People Shouldn't Have to Wait for a Religion...A Facebook friend of mine describes his religion on his fb profile as, "people shouldn't have to wait for a religion to tell them to be kind to their neighbors."
Pretty earth shattering stuff, huh? Not really, obviously, but it's amazing how many "religious" people out there seem to ignore the "being kind to your neighbor" advice, even though it's a basic tenant of their faith.
I've been meaning to write for a while now about a cousin of mine. I don't want to lump her in with the quote above, because she honestly is one of the nicest, most kind people I know. But, she just can't seem to get over the gay issue.
It's palpable when she's around J--she's cordial to him, but not overly nice. Not like she is with the rest of the family. I'm not even sure she realizes she does it, but like I said, the gay thing is a real issue for her, and while we haven't spoken directly on the subject, I know where she stands. And honestly, our relationship isn't the same.
It's not that she's a bad person. She's a devout Christian (I'd hesitate to call her evangelical, because I don't know how she'd describe herself, so let's leave it at "devout" for now), and her faith and religion direct her life for herself and for her family. That's great. It's admirable. But sometimes, it's frustrating because, while admirable, it seems to limit her emotional connections to those she doesn't agree with religiously.
A few months back I posted on my Facebook page my disappointment that so-called "Christians" decided to use lies and falsehoods to fight against gay marriage. In her comment, rather than addressing the the "Christian organization" I was talking about actually did lie to deceive the public, she asked me if I still considered myself a Christian. Weird response. But, I went for it.
I said, of course, that I still am a Christian, but my frustration lies in the way in which some Christian groups (often very prominent Christian groups and leaders) will go to any lengths, including committing their own sins to fight against gay people). I went on to detail where my frustration came from and how hurtful I found the entire situation to gays in general, especially regarding how often I found it to push gay people away from Christianity. Then I linked to my blog (you know, this one you're reading ;-) and told her that if she was interested in finding out where I was coming from, she could certainly come here to see me lay out the issues I was referencing.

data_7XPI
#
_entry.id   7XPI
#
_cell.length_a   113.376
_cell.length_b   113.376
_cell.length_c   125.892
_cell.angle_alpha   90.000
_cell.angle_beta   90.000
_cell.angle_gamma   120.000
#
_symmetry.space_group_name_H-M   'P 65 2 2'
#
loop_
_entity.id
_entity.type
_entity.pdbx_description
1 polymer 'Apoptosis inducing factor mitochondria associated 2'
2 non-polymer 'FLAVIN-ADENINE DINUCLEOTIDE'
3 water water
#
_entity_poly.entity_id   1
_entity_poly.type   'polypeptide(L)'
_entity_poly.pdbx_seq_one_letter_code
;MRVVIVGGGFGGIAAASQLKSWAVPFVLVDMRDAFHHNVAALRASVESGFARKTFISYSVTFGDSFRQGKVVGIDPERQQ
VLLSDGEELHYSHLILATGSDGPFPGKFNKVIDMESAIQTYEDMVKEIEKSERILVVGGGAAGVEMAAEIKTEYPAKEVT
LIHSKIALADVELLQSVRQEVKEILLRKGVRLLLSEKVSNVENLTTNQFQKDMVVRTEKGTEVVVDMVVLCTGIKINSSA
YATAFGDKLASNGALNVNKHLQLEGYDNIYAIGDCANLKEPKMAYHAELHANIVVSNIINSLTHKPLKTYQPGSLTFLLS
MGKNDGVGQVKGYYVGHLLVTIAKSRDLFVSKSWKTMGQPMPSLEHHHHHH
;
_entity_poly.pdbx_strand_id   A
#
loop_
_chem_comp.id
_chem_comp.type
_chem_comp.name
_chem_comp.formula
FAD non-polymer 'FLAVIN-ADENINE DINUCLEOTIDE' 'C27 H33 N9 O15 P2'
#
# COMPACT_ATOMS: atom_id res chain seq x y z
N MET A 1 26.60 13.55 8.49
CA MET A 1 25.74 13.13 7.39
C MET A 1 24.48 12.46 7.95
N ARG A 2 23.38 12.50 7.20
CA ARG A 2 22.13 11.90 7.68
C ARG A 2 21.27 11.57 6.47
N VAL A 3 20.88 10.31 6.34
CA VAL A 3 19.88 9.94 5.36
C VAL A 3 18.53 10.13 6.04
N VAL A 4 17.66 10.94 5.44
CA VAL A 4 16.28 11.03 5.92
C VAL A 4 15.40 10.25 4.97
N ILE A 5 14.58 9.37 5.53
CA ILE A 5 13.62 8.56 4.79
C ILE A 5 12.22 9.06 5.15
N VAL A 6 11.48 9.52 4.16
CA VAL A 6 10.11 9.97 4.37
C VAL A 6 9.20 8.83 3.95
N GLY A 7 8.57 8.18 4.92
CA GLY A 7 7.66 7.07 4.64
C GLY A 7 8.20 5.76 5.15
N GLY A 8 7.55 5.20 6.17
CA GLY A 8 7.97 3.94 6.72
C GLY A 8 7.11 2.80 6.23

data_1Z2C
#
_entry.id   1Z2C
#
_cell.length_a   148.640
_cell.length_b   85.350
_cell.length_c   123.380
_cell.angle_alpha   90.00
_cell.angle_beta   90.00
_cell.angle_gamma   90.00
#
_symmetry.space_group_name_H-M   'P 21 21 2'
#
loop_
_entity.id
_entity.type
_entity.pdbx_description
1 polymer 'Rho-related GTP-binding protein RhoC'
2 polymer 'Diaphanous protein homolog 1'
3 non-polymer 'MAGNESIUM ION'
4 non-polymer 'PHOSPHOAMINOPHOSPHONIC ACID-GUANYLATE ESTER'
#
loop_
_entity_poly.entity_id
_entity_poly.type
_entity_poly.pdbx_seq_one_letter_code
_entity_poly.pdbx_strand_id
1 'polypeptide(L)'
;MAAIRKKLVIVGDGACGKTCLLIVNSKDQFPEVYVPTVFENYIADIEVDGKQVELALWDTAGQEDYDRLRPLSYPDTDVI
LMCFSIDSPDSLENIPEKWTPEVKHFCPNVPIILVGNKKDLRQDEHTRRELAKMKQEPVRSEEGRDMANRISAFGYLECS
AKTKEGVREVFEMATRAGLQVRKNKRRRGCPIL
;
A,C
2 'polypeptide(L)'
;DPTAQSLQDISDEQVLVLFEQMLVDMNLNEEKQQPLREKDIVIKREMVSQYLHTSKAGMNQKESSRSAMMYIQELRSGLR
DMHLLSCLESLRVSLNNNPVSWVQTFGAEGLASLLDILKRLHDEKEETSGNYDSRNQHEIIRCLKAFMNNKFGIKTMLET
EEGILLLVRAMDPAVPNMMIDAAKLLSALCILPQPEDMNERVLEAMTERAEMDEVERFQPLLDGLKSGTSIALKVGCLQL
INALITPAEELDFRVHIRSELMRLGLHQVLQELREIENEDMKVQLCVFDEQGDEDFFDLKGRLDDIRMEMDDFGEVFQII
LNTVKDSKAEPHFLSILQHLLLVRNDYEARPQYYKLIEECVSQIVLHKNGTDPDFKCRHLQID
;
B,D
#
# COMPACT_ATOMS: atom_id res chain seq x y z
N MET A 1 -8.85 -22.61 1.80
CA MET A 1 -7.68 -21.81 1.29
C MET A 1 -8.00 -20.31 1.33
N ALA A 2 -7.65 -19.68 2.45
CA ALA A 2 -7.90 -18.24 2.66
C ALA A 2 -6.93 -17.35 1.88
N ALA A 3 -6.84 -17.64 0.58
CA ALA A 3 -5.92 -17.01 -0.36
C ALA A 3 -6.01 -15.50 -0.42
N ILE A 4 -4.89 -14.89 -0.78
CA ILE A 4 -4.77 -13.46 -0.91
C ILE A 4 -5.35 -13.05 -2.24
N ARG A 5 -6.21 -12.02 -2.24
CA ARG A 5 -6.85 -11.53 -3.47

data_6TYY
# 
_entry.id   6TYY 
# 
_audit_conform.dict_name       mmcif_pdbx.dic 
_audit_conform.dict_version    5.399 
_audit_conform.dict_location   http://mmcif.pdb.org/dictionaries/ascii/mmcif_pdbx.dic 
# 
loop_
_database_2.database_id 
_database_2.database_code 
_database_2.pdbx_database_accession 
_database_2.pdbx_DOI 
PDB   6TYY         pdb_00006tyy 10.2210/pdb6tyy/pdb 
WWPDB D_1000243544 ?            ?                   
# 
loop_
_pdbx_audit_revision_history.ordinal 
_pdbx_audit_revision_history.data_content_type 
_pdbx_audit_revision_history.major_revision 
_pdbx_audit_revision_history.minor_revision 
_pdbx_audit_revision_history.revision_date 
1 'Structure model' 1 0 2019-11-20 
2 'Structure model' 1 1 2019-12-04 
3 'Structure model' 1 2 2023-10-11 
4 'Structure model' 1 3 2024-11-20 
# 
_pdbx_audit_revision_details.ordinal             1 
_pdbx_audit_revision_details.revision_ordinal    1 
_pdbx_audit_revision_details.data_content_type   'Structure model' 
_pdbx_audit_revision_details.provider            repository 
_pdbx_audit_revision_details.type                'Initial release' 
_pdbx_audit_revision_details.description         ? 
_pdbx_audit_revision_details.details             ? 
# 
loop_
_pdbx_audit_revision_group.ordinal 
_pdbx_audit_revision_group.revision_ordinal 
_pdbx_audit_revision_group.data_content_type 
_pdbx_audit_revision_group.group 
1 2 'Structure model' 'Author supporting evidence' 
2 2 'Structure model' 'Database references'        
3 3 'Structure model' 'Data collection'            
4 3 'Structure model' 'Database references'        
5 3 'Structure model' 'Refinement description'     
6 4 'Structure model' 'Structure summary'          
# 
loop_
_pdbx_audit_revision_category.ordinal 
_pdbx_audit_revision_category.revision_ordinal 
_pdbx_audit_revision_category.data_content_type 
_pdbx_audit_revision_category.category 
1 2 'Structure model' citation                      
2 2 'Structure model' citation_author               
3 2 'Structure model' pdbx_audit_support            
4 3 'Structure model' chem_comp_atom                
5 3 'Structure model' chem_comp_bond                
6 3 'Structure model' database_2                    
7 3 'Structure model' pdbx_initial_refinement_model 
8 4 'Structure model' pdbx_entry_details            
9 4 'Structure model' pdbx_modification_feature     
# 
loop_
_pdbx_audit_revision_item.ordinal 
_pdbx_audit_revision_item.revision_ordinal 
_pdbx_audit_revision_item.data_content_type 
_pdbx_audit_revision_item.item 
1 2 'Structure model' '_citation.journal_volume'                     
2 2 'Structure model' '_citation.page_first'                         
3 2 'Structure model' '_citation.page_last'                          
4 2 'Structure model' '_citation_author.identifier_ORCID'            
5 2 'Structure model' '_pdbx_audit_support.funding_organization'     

And a week later I got a response. It thanked me for taking the time to write it, said she was busy, and that when she got some time she would read my blog and respond to my points.
A couple of months pass and nothing. More nothing. And again, nothing.
It's hurtful, in a way. Not just because I was putting myself ou there and laying out my personal feelings to someone that I knew could respond to them negatively. Not just because I was hoping to make a connection on a deeper level than, "I love you, but...", but more because rather than take the time to read where I was coming from--how I got to the conclusions I've arrived at--she just decided that she was right and my issues weren't really worth looking into. Or maybe they were worth it if she ever found the time, and she never did. Although, I'm not sure there's really much of a difference.
And maybe that's wrong with so many Christians that I complain about. Not to imply that my cousin is one in the same or that she is using animus for gays to further her own agenda (like I said, she's a wonderful person and animus and hostility are not part of her nature). But more to say that too many Christians out there aren't interested in challenging their own perceptions. To her, it seems more important to be "right" about this whole gay thing than it does to sit down and actually really connect with a gay person (even her own family) to try and see and feel and wonder where he is coming from. Listening to my issues would mean she might have to analyze her own. Challenge herself. It's the easy way out, I'll admit that. But the easy way out isn't really what I'm looking for.